The ReclusiveCLI 1.0 specification is just a map that describes the cli of your program. To write a good specification you just need to know how to write flags and commands, things like stacks are handled by the RCL Interpreter.


A flag specification takes in three possible attributes:

  • "name": Just a string with the full name of the flag.
  • "args": A positive integer with how many arguments the flag can take (zero can also be passed here).
  • "abbreviation"(OPTIONAL): A single character to represent this flag in compact mode and stacks.


{	// json example
    "name": "recursive",
    "args": 0,
    "abbreviation": "r"
# yaml example
name: "recursive"
args: 0
abbreviation: 'r'

You don't need to write the dashes (-) and the double dashes (--) for flags in the specification, only when using the command.

Don't repeat abbreviations for flags, or only the first will work


A command specification takes in four possible attributes:

  • "name": Just a string with the name of the command.
  • "args": A integer with the number of arguments the command can take, if zero is passed the command don't process arguments. If a negative is passed ex: -1, than the interpreter will see this as you saying that the program needs at least this amount, in this case, at least one argument, but there's no upper limit.
  • "flags"(OPTIONAL): An array with flags objects as explained in the previous section. This will indicate to the interpreter which flags are valid for the command.
  • "subcommands"(OPTIONAL): An array with other command objects to be used as subcommands. This will indicate to the interpreter which subcommands are valid for the command.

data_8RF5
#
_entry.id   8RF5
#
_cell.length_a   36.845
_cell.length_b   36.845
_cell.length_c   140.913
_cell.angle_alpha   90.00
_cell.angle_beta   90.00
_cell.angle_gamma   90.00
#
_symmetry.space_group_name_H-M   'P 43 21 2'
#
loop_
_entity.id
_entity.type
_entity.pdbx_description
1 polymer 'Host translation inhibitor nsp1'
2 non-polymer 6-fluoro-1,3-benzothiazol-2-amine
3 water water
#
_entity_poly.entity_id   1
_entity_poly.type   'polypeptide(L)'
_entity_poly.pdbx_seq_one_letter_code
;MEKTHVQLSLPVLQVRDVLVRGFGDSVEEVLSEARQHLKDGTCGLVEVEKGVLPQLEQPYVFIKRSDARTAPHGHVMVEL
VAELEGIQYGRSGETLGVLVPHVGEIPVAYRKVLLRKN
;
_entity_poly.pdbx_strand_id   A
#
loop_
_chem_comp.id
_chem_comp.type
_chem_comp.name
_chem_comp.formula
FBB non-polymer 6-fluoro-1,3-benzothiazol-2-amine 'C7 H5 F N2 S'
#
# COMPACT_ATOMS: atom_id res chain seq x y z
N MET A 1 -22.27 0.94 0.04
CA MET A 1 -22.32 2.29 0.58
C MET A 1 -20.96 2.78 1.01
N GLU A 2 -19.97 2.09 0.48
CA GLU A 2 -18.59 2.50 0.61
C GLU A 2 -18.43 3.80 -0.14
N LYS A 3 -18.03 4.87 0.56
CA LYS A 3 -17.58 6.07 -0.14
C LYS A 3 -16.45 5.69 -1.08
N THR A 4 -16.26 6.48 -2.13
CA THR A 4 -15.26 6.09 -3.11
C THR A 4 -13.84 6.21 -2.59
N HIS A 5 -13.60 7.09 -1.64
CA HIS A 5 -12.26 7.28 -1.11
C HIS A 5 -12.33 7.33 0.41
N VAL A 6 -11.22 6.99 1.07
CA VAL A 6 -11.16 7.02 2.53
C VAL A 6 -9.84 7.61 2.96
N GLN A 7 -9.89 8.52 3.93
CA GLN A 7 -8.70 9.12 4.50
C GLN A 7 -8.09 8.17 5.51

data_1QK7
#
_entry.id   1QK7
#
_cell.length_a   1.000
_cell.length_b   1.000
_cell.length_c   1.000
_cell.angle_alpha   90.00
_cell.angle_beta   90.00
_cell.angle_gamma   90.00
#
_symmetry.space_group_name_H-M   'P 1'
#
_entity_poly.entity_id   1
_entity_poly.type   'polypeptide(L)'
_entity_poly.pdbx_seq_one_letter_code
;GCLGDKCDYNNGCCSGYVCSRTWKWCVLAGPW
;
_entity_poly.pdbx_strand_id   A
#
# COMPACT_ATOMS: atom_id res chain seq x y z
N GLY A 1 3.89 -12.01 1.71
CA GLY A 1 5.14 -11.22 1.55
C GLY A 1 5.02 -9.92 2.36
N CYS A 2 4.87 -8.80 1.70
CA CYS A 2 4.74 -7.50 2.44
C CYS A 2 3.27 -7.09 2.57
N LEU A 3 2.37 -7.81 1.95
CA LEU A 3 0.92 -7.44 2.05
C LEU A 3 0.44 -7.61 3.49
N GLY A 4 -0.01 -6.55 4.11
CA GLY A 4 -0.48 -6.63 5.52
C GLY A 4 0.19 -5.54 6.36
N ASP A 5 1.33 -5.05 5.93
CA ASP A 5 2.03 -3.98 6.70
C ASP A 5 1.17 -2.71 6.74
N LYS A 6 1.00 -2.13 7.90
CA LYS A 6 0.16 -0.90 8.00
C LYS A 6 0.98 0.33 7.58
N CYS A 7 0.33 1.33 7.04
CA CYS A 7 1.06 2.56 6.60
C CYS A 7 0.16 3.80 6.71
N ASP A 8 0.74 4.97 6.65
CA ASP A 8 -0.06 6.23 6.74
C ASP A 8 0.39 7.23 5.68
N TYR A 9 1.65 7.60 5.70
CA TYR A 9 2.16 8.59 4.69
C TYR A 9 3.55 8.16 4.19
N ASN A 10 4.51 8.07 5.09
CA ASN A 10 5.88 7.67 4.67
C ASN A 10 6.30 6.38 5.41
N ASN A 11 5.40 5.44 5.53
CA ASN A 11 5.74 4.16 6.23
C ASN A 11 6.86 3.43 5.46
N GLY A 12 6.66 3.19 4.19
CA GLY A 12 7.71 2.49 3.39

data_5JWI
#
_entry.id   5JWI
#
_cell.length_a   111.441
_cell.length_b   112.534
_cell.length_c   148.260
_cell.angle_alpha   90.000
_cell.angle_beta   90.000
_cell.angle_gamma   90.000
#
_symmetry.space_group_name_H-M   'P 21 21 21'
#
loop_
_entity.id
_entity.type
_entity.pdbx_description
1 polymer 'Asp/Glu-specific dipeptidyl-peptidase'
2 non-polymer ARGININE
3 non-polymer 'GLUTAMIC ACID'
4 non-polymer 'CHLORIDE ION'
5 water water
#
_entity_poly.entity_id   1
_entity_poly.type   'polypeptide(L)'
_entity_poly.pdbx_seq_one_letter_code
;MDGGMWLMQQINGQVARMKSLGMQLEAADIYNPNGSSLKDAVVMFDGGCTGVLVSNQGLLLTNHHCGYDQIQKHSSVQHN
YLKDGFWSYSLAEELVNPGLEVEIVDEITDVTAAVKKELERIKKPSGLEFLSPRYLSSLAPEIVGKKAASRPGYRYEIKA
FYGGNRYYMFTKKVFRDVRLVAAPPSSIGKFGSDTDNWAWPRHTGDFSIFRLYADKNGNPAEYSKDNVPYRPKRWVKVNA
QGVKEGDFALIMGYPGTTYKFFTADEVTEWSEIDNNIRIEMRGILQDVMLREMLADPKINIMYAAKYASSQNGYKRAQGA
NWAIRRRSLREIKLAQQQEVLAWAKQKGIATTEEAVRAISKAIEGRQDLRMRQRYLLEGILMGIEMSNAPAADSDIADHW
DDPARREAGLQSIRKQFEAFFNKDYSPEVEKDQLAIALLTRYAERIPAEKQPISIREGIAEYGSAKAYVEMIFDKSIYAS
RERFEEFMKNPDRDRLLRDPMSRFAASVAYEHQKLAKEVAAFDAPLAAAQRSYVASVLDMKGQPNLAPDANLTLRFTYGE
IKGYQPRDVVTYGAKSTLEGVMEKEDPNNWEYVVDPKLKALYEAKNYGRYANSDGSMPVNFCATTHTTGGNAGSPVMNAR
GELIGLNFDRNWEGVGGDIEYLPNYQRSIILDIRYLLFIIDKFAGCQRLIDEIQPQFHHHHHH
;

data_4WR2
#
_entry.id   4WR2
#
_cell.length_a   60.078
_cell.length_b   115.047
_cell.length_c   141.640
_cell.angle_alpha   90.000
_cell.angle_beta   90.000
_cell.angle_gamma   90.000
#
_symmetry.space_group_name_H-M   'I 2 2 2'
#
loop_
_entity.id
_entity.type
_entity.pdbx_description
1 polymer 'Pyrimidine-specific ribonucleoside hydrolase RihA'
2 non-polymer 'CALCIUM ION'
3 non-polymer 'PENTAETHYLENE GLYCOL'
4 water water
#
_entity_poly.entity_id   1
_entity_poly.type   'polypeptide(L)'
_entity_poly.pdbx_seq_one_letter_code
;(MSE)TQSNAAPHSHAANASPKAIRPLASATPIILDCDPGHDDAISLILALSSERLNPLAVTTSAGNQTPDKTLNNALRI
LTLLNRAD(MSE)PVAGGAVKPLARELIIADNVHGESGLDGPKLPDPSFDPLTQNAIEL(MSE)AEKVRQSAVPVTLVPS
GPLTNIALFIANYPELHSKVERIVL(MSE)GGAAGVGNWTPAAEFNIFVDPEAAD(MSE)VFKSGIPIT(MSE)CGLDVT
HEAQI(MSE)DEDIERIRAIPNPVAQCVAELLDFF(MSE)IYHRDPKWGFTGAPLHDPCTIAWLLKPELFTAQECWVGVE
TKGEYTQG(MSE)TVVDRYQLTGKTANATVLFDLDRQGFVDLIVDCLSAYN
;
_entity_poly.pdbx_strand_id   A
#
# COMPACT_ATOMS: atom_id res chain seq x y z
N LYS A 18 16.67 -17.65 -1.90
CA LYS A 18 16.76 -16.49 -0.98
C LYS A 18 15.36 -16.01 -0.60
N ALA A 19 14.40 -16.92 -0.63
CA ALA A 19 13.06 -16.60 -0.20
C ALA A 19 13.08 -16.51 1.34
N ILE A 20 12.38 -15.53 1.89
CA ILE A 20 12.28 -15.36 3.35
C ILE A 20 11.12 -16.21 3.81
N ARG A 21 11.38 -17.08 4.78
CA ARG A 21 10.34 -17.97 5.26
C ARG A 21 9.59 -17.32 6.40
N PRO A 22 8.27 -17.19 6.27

Remember: if you use a negative arg number with a subcommand it won't come back to reevaluate the main command, all the arguments after the subcommand will be passed to it, unless there's other subcommand.


{	// json example
    "name": "cp",
    "args": -2,
    "flags": [
            "name": "recursive",
            "args": 0,
            "abbreviation": "r"
# yaml example
name: "cp"
args: -2
    name: "recursive"
    args: 0
    abbreviation: 'r'

What ReclusiveCLI gives me?

The return value of the parse_command function is very similar to the specification you give to the interpreter, the only differences are:

  • The "args" attribute here isn't a integer but a list of strings with the arguments passed to the command or flag.
  • There's no abbreviations here, the interpreter already solved them for you.
  • There's no "subcommands" here, just "subcommand", a single command object.
  • The flags here is a dict not a list, and each flag just contains a list with the args.

Examples for git push origin master:

{	// json example
    "name": "git",
    "flags": [],
    "args": [],
            "name": "push",
            "flags": {},
            "args": ["origin", "master"],
            "subcommand": {}
# yaml example
name: "git"
flags: []
args: []
  name: "commit"
  	message: ["Your Message"]
  args: []
  subcommand: {}

Remember the parse_command function only gives you a python dict, the examples above were only to show what's gonna be inside this dict.